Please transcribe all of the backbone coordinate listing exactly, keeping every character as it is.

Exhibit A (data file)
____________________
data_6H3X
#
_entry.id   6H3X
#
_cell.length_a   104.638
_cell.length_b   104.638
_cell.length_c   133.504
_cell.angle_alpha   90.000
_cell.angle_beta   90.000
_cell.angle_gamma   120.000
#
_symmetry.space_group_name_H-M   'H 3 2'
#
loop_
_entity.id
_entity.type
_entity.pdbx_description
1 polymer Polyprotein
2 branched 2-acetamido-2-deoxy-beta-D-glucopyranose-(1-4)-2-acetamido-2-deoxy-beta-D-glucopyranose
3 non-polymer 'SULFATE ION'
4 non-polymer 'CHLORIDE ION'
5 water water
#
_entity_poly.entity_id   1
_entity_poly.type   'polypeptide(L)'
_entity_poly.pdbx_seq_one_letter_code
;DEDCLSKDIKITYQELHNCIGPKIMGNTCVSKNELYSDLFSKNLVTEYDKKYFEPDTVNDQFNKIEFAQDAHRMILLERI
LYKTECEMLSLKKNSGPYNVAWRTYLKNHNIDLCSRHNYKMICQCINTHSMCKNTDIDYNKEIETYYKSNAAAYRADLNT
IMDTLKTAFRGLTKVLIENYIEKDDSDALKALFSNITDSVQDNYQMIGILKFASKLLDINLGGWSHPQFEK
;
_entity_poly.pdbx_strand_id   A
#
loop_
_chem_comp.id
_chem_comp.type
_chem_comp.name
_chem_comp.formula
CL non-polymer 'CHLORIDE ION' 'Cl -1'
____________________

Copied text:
data_6H3X
#
_entry.id   6H3X
#
_cell.length_a   104.638
_cell.length_b   104.638
_cell.length_c   133.504
_cell.angle_alpha   90.000
_cell.angle_beta   90.000
_cell.angle_gamma   120.000
#
_symmetry.space_group_name_H-M   'H 3 2'
#
loop_
_entity.id
_entity.type
_entity.pdbx_description
1 polymer Polyprotein
2 branched 2-acetamido-2-deoxy-beta-D-glucopyranose-(1-4)-2-acetamido-2-deoxy-beta-D-glucopyranose
3 non-polymer 'SULFATE ION'
4 non-polymer 'CHLORIDE ION'
5 water water
#
_entity_poly.entity_id   1
_entity_poly.type   'polypeptide(L)'
_entity_poly.pdbx_seq_one_letter_code
;DEDCLSKDIKITYQELHNCIGPKIMGNTCVSKNELYSDLFSKNLVTEYDKKYFEPDTVNDQFNKIEFAQDAHRMILLERI
LYKTECEMLSLKKNSGPYNVAWRTYLKNHNIDLCSRHNYKMICQCINTHSMCKNTDIDYNKEIETYYKSNAAAYRADLNT
IMDTLKTAFRGLTKVLIENYIEKDDSDALKALFSNITDSVQDNYQMIGILKFASKLLDINLGGWSHPQFEK
;
_entity_poly.pdbx_strand_id   A
#
loop_
_chem_comp.id
_chem_comp.type
_chem_comp.name
_chem_comp.formula
CL non-polymer 'CHLORIDE ION' 'Cl -1'